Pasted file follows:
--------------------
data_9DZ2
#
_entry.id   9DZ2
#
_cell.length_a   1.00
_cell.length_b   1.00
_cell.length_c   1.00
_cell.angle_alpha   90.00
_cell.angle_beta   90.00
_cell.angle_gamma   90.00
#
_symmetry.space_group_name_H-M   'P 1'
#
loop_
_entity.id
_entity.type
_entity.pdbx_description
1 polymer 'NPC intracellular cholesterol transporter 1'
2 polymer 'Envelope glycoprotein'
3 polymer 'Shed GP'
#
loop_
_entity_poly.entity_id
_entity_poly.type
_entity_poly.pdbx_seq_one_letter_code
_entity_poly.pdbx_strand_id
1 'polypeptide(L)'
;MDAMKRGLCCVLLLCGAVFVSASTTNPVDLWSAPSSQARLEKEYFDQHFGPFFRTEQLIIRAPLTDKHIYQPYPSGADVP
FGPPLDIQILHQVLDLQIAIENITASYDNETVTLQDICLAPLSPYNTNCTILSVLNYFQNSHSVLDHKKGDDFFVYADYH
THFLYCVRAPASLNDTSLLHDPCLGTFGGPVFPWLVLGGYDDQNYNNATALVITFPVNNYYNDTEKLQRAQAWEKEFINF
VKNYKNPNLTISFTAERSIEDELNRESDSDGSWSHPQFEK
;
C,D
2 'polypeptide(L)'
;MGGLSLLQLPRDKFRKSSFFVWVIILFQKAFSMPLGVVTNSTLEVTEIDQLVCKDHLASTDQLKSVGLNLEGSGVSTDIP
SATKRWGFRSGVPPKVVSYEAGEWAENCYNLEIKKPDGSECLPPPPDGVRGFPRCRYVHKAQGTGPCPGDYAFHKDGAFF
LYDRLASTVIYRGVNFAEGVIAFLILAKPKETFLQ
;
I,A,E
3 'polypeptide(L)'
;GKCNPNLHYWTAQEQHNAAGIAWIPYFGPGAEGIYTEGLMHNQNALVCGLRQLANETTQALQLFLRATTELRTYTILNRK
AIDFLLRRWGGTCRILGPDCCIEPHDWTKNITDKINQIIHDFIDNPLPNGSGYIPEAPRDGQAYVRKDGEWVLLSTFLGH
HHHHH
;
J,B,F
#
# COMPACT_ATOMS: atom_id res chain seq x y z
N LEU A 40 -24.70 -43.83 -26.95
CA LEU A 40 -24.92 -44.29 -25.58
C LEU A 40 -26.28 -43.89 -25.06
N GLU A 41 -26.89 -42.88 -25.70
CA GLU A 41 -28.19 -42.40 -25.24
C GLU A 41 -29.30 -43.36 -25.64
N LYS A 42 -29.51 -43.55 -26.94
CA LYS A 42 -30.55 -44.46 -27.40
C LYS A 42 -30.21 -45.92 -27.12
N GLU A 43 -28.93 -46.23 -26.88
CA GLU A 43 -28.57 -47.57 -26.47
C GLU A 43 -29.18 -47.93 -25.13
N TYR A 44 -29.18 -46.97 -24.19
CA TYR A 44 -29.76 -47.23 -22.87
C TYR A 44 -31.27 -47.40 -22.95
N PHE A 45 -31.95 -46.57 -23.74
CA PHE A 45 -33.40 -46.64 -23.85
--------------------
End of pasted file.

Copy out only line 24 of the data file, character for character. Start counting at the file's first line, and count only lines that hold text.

_entity_poly.type